Early on we also formed an experiential vision for the product, which we called the café story. In this, our FP2 user joins friends in a café or bar, where everyone ritually removes phones from pockets and places them on the table. However, rather than simply boasting about her new phone's technology — the larger wrap-around screen, the increased megapixel camera, its 4G capabilities — instead she starts disassembling her Fairphone to the amazement of her friends. As she removes the case, the battery, the screen, she tells the story behind the separate components: the minerals that power it, what happens to it after she’s finished with it. The conversation is twisted from gadgetry and novelty on to the ethics of global supply chains, consumerism and e-waste mountains — all triggered by the device itself. The café story captured the essence of a storytelling product for us.

What Does Your Product Say?

So what stories does the Fairphone 2 actually tell? The first area is around Fairphone’s objective that “users can easily open the device, remove the battery and explore the different 'layers' of the phone," increasing the users' sense of access and ownership. Users can simply remove the FP2 case to see inside, revealing the inner workings of their device, which has no back cover. Major components — the battery, camera, speaker, and receiver — are simply displayed as stand-alone units, presented with visual icons. Connectors are visible, screws are even graphically highlighted. A visual map, printed on the frame, highlights the conflict-free minerals’ country of origin, helping communicate the ethical sourcing story as you explore the phones inner workings. The product is a lesson in your phone’s life.

Fairphone also required the device to “be disassembled to allow owners to repair the most commonly broken parts,” chiefly the display, camera, speaker and receiver. Many people are intimidated or disinterested in maintaining products, and electronic devices are among the most inaccessible. A second area of Fairphone storytelling is around its repair and maintenance, which is designed for three skill levels: The first is simple disassembly by hand — the cover off, the battery out, the screen unlocked, all by hand. The second level is for more skilled DIYers to be able to unscrew and replace broken components, using simple tools. More fundamental, third-level repairs (circuit board, connector replacement) are done by specialists and professionals, requiring users to send back their phones.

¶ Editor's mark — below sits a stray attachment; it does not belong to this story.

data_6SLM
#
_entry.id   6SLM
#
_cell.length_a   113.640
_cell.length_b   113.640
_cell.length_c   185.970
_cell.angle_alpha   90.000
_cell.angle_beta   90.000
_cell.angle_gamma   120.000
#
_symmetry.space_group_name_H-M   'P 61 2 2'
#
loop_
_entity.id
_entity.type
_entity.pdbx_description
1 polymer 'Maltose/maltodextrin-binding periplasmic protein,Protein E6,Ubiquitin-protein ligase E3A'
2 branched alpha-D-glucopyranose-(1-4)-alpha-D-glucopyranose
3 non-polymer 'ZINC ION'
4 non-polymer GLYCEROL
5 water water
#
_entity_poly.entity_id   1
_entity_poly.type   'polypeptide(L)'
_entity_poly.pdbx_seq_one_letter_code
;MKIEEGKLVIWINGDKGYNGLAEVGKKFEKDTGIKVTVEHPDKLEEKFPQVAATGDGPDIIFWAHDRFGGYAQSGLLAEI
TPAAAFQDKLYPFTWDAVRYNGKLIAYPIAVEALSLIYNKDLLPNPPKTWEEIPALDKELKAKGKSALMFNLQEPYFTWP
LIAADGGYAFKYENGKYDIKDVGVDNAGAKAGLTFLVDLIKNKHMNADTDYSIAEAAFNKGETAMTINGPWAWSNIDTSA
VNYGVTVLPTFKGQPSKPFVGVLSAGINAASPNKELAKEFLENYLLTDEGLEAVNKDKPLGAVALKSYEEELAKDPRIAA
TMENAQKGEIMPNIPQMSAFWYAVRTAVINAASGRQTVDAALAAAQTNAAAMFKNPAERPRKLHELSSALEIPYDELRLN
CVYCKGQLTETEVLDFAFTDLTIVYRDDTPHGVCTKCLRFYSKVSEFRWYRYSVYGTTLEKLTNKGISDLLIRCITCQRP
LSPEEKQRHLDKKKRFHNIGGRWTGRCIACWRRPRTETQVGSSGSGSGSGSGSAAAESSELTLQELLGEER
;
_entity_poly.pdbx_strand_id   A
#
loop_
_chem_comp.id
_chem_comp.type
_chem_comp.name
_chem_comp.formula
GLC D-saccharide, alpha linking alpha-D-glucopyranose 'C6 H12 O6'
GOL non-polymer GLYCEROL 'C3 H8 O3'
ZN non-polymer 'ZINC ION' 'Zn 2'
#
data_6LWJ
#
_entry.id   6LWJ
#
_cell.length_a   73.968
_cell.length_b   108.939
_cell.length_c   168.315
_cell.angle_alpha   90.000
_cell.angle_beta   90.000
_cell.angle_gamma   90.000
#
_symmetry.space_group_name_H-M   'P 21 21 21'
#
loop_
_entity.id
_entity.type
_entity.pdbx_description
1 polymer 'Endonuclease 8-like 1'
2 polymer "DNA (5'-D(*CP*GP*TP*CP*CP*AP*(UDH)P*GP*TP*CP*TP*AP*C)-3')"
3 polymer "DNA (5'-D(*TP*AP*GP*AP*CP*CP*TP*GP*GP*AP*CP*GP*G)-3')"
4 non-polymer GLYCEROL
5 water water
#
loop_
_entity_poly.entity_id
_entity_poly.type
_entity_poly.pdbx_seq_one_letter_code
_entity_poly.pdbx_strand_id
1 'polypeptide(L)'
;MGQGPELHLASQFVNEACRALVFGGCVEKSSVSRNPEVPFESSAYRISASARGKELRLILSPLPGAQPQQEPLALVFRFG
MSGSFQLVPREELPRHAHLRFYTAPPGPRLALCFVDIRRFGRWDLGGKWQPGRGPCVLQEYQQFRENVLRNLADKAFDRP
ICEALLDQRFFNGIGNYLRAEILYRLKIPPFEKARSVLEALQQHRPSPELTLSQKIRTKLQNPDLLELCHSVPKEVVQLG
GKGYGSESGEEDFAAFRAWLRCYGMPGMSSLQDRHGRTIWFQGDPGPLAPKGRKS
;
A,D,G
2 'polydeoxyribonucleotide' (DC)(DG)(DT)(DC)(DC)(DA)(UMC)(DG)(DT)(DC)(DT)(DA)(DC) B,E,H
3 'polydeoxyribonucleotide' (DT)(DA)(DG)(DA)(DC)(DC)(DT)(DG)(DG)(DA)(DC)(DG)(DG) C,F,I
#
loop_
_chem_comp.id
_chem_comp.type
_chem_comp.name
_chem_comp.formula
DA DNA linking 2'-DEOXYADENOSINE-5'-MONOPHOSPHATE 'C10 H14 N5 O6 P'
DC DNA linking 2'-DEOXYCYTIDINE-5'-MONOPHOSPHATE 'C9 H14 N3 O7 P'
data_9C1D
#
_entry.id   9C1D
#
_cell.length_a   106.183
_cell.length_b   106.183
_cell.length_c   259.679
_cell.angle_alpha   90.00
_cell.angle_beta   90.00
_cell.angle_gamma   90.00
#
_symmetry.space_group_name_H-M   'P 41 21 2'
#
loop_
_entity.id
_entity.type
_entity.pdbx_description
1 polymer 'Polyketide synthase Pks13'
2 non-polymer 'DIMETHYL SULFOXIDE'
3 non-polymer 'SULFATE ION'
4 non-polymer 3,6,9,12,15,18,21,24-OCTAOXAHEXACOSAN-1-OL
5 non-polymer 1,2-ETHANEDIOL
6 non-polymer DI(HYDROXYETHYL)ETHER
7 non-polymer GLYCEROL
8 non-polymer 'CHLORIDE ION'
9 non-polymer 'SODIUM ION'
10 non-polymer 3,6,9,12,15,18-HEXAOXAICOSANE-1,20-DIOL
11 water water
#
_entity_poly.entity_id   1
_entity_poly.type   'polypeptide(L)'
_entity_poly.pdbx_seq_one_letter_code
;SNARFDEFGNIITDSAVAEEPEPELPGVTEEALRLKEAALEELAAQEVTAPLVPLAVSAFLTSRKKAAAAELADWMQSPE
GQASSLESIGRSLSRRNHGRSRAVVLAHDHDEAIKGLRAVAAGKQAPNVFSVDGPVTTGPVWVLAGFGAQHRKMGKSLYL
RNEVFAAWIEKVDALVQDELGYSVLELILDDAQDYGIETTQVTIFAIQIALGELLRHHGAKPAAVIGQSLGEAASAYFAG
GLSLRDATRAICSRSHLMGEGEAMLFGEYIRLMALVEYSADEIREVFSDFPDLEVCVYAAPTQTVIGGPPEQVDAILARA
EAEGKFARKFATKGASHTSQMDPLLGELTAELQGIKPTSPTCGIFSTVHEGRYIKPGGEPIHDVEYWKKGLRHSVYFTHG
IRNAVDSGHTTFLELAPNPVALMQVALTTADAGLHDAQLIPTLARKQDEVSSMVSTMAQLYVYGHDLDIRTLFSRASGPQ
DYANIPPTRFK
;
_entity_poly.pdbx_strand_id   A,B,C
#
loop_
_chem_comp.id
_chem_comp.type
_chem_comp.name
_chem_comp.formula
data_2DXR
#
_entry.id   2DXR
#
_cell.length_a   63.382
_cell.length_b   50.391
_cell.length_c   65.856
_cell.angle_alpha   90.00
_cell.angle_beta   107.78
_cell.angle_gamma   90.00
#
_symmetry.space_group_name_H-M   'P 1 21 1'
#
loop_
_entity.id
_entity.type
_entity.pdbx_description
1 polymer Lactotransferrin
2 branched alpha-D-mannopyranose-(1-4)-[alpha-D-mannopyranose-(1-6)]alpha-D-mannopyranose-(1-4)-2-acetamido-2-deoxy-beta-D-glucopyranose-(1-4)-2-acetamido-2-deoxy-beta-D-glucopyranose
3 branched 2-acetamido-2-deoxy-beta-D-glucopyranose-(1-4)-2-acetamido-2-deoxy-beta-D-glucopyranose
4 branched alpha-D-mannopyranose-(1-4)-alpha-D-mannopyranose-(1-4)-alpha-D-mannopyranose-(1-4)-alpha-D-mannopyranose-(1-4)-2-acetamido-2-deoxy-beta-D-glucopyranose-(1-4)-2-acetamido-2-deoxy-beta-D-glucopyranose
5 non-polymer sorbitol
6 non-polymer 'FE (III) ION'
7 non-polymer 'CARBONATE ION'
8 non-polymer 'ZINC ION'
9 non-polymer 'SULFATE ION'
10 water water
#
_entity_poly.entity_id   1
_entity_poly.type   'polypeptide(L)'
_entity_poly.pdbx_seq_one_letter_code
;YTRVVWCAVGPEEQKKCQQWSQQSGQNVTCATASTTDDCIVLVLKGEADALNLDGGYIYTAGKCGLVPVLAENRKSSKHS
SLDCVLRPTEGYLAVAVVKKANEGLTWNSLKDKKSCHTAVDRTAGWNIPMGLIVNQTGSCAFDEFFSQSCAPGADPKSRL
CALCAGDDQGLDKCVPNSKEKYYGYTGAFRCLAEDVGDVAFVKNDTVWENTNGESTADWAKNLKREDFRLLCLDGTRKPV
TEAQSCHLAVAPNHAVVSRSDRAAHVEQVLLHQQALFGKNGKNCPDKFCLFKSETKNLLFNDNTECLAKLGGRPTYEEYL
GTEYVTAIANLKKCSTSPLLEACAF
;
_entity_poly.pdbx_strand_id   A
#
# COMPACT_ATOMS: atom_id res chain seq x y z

Fairphone supports this with tutorials and spare parts sales to encourage users to have a deeper relationship with their phones and take more responsibility for keeping them in working condition.

Design Goes Full Circle

Many everyday products have a story to tell but much of this remains hidden from customers — which is both a risk and a missed opportunity. I also think the Fairphone 2 design is a window into the future of design in the 21st century: a process that marries the best of user-centred innovation with sustainable design.


Chris Sherwin is Director at reboot innovation, a consultancy on a mission to change what and how we innovate - making them fit for a sustainable world [Read more about Chris Sherwin]